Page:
Jeff Humphrey

New Police Recruits Enter Academy

Jeff Humphrey, Media Manager, 509.625.6308

Friday, February 7, 2020 at 10:26 a.m.

In February of 2019, Spokane voters approved a property tax increase to allow the city to hire more police and put some of them to work in the downtown area.

Next week, more than a dozen of those new recruits will start their training at the Basic Law Enforcement Academy.

One of the Spokane Police Department’s latest hires knows how to make a mean martini.

Recruit Kaitlyn Painter was a lead bartender for Twiggs, but leaving the hospitality industry for a career in law enforcement.

Recruit Tricia Leming is a mother of four who wants to make her West Central Neighborhood safer for her family.

Recruit AJ Ussery is a former college basketball player and corrections officer with a degree in psychology.

“So what we did is, we really expanded our efforts to get out into the community and find people that typically we haven’t traditionally gone to,” Police Chief Craig Meidl said of the department’s effort to recruit people from various backgrounds.

And that’s why not only is this Spokane’s largest cop class in more than two decades; it’s also the most diverse.

Several of the prospective officers are over the age of forty. Five of the recruits are women.

“I live in the west central neighborhood and I’ve seen a lot of what goes on in our city and I decided that I wanted to take part in something big that can make a difference,” said Recruit Leming.

Only about one out of every ten police applicants are accepted to the Basic Law Enforcement Academy.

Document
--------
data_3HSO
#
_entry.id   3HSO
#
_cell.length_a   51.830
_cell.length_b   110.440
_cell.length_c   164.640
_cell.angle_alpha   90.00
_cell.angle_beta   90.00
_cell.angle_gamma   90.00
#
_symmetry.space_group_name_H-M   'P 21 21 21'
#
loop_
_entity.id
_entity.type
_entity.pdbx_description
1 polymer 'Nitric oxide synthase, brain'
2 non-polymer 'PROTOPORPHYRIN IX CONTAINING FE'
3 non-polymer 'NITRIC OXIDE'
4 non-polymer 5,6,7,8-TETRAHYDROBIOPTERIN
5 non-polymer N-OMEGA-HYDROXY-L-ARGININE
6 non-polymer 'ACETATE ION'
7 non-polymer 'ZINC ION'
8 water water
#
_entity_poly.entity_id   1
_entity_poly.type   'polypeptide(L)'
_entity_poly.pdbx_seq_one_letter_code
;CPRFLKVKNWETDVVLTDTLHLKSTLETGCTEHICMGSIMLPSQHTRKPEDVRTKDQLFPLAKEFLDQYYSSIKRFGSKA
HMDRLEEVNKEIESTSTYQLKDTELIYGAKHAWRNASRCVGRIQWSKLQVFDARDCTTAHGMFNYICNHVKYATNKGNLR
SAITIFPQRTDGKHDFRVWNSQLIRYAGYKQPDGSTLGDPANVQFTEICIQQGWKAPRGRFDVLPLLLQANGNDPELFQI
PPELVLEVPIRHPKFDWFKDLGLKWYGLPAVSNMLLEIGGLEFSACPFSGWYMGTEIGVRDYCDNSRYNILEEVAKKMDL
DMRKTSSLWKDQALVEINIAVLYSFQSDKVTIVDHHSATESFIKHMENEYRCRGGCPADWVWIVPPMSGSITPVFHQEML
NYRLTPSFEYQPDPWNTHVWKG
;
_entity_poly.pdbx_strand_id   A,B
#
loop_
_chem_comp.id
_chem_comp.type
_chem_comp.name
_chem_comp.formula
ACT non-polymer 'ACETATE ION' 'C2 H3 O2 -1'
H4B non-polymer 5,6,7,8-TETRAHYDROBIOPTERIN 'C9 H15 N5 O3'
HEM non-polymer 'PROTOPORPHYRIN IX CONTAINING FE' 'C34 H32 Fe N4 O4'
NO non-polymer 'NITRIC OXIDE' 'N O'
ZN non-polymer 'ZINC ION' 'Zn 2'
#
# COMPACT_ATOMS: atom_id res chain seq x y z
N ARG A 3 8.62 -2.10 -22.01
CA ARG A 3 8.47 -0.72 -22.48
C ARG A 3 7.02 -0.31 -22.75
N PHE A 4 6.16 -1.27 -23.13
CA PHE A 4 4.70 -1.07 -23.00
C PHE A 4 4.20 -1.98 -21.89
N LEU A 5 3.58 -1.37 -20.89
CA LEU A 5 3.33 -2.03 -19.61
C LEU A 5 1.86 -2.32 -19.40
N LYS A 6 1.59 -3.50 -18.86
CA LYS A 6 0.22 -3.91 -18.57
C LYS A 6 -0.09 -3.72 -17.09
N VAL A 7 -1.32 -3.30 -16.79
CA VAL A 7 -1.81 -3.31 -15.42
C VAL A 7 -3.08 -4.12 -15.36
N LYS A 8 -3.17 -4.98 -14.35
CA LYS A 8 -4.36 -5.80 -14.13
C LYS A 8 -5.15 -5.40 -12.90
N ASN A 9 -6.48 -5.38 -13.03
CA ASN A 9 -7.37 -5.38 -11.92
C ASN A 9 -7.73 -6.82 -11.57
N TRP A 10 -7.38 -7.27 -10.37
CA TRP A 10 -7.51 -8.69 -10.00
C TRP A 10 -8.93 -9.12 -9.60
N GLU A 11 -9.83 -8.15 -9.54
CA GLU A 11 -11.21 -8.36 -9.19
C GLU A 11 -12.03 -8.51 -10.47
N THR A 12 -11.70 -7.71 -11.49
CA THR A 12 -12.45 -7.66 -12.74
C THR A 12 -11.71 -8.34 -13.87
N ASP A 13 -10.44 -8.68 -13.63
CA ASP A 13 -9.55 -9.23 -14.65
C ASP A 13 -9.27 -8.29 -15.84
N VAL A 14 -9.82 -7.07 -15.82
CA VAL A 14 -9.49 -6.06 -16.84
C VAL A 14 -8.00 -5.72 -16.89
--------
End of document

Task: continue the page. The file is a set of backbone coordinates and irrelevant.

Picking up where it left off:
While physical fitness is important, a lot of people just don’t have the verbal judo it takes to safely resolve conflicts on the street.

“You can teach defensive tactics and firearms and all the skills you need to go in law enforcement. But, having personnel skills is something that develops over time. So I think having those personnel skills definitely translates to law enforcement,” explained Recruit Painter.

Patience, people skills and problem solving; all things Recruit Ussery learned during the three years he spent helping kids with drug and mental health problems.

“Help with mental illness, because you know that’s a major part of what people who commit crimes are going through. They have problems with their mental health that we can definitely help. So that’s one of the major things I want to do,” said Recruit Ussery.

If all goes well, the 14 recruits should be patrolling our city with their field-training officers by mid-July.

Chief Meidl hopes these latest hires will make the Spokane Police Department more representative of the community it serves and protects.

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